Sermon for Sunday, June 6, 2021 || Proper 5B || Mark 3:20-35
At the end of the Gospel story I just read, Jesus broadens his family to include everyone who does God’s will. His relatives either think he is in danger or think he has gone mad, so they come to collect him. But Jesus won’t go with them. Instead of hewing to his blood relatives, Jesus looks out at the crowd and says, “Who are my mother and my brothers? …Here are my mother and my brothers! Whoever does the will of God is my brother and sister and mother.”
Whoever does the will of God. Jesus expands his family to include everyone who does the will of God. When I read that this week, I found it extremely unhelpful. I found it unhelpful for two reasons that have nothing to do with the reality of God’s will, but with our all-too-fallible human use of God’s will as a concept. Let’s talk about God’s will this morning. We’ll start with the two reasons I find it unhelpful, and then we’ll take a stab at how we might conceive of God’s will as a way to enliven our walks with Jesus.
The first reason I find the idea of “God’s will” troubling is that it is often invoked by people who are quite clearly exercising their own wills and using God’s will as a rubber stamp. I do not think God wills for the televangelist to have a multimillion dollar learjet. I do not think God wills one sports team to defeat another. I do not think God wills for one nation-state to rise above all others in exceptional blessedness. It’s all too easy to say “It’s God’s will” as a cover for “Whatever I desire to happen.”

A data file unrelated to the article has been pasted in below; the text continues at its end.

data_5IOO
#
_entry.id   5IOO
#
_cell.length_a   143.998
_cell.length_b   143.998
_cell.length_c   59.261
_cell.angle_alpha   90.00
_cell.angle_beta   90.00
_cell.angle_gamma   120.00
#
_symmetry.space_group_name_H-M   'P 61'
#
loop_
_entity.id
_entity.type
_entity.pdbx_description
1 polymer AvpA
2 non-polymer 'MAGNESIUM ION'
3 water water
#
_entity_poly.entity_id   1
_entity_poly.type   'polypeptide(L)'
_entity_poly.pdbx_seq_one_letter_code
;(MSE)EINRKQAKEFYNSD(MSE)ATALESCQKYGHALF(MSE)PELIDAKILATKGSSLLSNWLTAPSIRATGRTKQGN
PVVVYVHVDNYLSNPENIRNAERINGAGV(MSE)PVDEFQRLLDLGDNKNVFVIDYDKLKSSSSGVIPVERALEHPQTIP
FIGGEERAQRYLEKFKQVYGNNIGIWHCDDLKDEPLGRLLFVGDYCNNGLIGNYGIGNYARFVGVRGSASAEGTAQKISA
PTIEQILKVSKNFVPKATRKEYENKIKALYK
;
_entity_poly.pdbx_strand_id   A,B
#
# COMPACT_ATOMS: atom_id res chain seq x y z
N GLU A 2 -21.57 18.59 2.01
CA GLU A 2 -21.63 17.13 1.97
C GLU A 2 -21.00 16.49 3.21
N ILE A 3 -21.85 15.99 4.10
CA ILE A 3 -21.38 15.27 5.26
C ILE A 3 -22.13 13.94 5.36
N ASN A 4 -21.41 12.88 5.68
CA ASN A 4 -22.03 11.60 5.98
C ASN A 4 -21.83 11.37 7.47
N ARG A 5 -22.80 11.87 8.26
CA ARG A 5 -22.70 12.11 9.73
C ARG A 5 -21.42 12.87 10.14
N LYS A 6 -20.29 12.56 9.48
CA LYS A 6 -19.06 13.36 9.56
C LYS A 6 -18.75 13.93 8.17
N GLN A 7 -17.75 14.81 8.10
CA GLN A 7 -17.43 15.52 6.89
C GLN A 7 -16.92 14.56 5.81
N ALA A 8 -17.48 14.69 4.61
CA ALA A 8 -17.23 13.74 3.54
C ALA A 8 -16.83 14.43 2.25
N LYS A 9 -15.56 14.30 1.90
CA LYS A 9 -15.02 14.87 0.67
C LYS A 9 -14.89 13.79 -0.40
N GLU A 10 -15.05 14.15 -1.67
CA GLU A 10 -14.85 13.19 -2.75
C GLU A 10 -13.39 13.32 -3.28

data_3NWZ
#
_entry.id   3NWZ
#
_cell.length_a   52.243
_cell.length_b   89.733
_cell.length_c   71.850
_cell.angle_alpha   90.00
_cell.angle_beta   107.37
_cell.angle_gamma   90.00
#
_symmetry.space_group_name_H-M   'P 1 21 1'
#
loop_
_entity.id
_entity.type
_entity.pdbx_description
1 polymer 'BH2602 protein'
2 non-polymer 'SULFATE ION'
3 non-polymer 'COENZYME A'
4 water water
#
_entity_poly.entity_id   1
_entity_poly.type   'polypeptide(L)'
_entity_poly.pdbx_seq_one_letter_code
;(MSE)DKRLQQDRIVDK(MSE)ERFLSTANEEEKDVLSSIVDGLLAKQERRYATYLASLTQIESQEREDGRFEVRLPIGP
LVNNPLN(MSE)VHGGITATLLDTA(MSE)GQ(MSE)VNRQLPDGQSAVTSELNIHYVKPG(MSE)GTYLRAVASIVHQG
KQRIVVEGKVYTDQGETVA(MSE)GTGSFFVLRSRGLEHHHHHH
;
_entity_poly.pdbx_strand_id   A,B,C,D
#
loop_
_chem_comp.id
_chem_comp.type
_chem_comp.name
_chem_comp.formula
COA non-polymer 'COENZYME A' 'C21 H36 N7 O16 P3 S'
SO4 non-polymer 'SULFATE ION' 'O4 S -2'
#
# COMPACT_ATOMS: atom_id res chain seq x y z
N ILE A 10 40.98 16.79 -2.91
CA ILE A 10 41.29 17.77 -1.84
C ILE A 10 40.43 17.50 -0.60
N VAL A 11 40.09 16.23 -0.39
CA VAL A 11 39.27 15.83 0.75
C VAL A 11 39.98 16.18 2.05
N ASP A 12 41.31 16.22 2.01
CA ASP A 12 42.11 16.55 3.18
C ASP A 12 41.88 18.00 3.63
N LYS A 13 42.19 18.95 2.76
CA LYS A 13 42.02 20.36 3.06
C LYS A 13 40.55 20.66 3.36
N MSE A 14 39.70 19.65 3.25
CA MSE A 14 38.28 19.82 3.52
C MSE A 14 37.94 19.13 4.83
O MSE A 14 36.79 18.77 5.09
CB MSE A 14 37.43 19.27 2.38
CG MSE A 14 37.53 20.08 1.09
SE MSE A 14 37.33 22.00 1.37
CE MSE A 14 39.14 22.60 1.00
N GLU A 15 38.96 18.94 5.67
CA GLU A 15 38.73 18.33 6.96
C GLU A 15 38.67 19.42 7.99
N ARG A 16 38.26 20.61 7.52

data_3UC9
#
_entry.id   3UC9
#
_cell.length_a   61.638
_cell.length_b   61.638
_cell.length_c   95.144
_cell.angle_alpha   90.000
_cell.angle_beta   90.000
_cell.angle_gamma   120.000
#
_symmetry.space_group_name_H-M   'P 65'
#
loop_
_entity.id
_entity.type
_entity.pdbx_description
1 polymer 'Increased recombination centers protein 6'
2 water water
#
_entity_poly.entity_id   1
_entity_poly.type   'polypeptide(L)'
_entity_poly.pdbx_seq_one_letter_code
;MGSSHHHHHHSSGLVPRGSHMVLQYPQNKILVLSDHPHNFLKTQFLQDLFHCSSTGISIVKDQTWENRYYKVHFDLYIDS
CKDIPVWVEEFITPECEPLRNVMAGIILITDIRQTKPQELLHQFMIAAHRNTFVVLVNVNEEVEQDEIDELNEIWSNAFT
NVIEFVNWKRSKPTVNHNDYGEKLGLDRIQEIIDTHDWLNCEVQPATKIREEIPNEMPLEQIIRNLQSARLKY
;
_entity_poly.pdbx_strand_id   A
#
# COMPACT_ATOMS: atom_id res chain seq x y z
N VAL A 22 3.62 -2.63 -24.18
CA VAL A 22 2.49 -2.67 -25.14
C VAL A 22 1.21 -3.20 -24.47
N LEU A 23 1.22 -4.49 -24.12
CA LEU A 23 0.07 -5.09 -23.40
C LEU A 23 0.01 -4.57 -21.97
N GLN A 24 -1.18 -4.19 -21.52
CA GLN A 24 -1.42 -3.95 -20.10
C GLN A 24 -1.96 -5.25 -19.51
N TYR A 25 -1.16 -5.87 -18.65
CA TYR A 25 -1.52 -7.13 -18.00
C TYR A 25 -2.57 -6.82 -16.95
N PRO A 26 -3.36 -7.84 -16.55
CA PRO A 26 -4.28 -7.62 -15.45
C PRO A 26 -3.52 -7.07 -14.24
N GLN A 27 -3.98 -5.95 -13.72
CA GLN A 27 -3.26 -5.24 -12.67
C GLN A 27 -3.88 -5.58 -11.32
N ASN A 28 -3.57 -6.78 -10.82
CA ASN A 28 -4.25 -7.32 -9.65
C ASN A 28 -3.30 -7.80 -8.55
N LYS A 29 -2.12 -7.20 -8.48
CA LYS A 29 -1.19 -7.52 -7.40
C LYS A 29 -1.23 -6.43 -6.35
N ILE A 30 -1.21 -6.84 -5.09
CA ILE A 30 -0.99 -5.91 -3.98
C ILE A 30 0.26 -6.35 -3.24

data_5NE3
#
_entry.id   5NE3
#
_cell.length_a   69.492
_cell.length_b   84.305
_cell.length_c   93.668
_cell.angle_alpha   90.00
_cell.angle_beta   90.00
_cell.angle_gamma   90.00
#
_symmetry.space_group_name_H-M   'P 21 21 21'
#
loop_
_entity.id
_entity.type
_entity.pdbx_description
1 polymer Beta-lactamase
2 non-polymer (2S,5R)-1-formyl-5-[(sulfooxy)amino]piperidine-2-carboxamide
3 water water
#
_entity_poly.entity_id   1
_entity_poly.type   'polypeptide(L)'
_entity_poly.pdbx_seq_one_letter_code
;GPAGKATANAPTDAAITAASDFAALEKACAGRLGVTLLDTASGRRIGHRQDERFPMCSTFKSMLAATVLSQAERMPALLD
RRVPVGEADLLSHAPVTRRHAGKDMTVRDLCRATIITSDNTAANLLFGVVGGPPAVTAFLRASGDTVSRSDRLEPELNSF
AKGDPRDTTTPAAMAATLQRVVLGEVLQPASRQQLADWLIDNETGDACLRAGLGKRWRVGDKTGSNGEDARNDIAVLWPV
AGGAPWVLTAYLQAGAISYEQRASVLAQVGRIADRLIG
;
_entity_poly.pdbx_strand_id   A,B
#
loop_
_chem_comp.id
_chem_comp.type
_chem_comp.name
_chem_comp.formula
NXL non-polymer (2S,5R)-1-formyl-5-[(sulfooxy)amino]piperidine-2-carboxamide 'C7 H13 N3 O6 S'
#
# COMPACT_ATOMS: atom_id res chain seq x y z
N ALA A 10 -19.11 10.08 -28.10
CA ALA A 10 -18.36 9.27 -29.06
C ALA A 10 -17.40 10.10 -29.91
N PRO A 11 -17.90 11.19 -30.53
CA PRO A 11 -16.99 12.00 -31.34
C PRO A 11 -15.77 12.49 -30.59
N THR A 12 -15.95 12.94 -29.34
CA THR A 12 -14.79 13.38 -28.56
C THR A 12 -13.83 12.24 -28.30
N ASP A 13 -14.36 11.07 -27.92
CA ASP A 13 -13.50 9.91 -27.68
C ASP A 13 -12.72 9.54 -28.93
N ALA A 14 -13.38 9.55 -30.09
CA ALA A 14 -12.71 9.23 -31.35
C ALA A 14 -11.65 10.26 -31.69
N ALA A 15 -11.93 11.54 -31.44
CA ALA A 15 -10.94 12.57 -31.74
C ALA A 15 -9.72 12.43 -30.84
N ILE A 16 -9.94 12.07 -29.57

The second reason is that “the will of God” is often deployed in problematic ways following inexplicable tragedies, like the death of a person well before their expected time. I’m sure we’ve all heard this before: “It must have been God’s will that she was taken.” People turn to the idea of “God’s will” when nothing else makes sense, when nothing else can explain why something happened. A natural disaster, the loss of employment, the death of a child – all of these have been met again and again with well-intentioned, but ultimately harmful, explanations of “God’s will.” Imagine being on the other side of such a comment? What image of God must it evoke in the eyes of the one suffering from tragedy? If it truly were God’s will for a child to die, then how are we conceiving of God?
Either we’re trying to explain the inexplicable or we’re seeking divine permission for what we want to happen. These two uses of “God’s will” cover about 99% of the times people say such a phrase. The trouble is, I don’t think either case is what Jesus is talking about when he says that his family includes everyone who does God’s will. In order to take seriously Jesus’ call to do God’s will, we have to break ourselves from linking it to the reasons I’ve just explained. We need to reimagine God’s will beyond this narrow mindset so that embracing God’s will can help us follow Jesus more closely.
In order to do this reimagining, let’s expand the concept of God’s will to be the sum of three other concepts: God’s Word, God’s Love, and God’s Dream. Taken together, these three help us see how God is moving in creation and how we might partner with God to do God’s will.